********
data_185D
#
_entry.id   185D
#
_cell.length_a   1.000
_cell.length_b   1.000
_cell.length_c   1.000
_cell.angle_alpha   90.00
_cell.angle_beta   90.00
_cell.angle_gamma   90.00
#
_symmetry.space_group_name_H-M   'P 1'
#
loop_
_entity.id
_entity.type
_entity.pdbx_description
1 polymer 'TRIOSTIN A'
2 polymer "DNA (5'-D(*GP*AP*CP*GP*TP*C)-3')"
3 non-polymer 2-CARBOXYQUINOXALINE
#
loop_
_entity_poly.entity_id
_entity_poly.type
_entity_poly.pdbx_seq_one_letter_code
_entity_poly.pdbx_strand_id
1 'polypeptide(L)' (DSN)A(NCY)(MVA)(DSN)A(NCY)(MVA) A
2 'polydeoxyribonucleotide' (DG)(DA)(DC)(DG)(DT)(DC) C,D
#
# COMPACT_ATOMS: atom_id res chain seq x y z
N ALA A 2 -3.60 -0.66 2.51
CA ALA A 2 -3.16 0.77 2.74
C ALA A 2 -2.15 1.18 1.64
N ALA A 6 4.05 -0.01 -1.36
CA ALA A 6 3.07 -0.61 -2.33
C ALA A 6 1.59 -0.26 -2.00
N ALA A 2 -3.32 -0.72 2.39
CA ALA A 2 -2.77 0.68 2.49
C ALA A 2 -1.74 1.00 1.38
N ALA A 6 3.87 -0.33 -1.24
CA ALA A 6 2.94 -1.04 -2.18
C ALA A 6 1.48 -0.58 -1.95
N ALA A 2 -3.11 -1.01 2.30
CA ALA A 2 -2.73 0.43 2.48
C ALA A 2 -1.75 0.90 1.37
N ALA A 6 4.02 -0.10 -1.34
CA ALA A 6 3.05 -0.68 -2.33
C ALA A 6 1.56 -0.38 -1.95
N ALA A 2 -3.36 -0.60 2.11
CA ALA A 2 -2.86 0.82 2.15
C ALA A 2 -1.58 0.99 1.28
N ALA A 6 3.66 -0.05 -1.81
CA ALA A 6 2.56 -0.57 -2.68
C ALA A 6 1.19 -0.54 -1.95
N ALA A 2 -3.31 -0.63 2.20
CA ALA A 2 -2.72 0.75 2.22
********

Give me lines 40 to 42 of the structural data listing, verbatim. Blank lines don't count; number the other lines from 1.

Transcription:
N ALA A 6 3.87 -0.33 -1.24
CA ALA A 6 2.94 -1.04 -2.18
C ALA A 6 1.48 -0.58 -1.95